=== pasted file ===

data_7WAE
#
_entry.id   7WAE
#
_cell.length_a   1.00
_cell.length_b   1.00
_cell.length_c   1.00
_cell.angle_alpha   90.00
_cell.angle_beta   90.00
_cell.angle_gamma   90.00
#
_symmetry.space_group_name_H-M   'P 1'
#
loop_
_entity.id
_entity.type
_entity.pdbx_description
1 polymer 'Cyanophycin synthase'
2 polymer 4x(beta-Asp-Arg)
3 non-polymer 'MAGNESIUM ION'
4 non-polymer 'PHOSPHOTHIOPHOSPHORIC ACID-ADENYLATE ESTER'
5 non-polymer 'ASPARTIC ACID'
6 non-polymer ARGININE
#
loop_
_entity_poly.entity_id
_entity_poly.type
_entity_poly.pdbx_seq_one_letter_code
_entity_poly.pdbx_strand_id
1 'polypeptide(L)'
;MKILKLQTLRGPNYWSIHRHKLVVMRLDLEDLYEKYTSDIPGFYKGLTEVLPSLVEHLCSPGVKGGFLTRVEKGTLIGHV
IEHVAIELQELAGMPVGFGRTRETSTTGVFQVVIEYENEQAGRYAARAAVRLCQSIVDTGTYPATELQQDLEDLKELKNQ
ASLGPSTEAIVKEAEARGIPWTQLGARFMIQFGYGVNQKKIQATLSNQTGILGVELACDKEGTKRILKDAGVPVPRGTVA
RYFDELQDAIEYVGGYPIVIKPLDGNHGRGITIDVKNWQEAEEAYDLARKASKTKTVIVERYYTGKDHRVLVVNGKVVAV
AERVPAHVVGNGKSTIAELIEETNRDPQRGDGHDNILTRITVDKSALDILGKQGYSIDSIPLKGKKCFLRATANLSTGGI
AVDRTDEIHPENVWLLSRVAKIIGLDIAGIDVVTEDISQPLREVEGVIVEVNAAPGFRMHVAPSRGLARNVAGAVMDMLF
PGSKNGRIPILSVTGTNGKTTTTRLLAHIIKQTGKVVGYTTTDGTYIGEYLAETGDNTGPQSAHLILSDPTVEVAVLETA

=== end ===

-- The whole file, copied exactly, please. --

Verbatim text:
data_7WAE
#
_entry.id   7WAE
#
_cell.length_a   1.00
_cell.length_b   1.00
_cell.length_c   1.00
_cell.angle_alpha   90.00
_cell.angle_beta   90.00
_cell.angle_gamma   90.00
#
_symmetry.space_group_name_H-M   'P 1'
#
loop_
_entity.id
_entity.type
_entity.pdbx_description
1 polymer 'Cyanophycin synthase'
2 polymer 4x(beta-Asp-Arg)
3 non-polymer 'MAGNESIUM ION'
4 non-polymer 'PHOSPHOTHIOPHOSPHORIC ACID-ADENYLATE ESTER'
5 non-polymer 'ASPARTIC ACID'
6 non-polymer ARGININE
#
loop_
_entity_poly.entity_id
_entity_poly.type
_entity_poly.pdbx_seq_one_letter_code
_entity_poly.pdbx_strand_id
1 'polypeptide(L)'
;MKILKLQTLRGPNYWSIHRHKLVVMRLDLEDLYEKYTSDIPGFYKGLTEVLPSLVEHLCSPGVKGGFLTRVEKGTLIGHV
IEHVAIELQELAGMPVGFGRTRETSTTGVFQVVIEYENEQAGRYAARAAVRLCQSIVDTGTYPATELQQDLEDLKELKNQ
ASLGPSTEAIVKEAEARGIPWTQLGARFMIQFGYGVNQKKIQATLSNQTGILGVELACDKEGTKRILKDAGVPVPRGTVA
RYFDELQDAIEYVGGYPIVIKPLDGNHGRGITIDVKNWQEAEEAYDLARKASKTKTVIVERYYTGKDHRVLVVNGKVVAV
AERVPAHVVGNGKSTIAELIEETNRDPQRGDGHDNILTRITVDKSALDILGKQGYSIDSIPLKGKKCFLRATANLSTGGI
AVDRTDEIHPENVWLLSRVAKIIGLDIAGIDVVTEDISQPLREVEGVIVEVNAAPGFRMHVAPSRGLARNVAGAVMDMLF
PGSKNGRIPILSVTGTNGKTTTTRLLAHIIKQTGKVVGYTTTDGTYIGEYLAETGDNTGPQSAHLILSDPTVEVAVLETA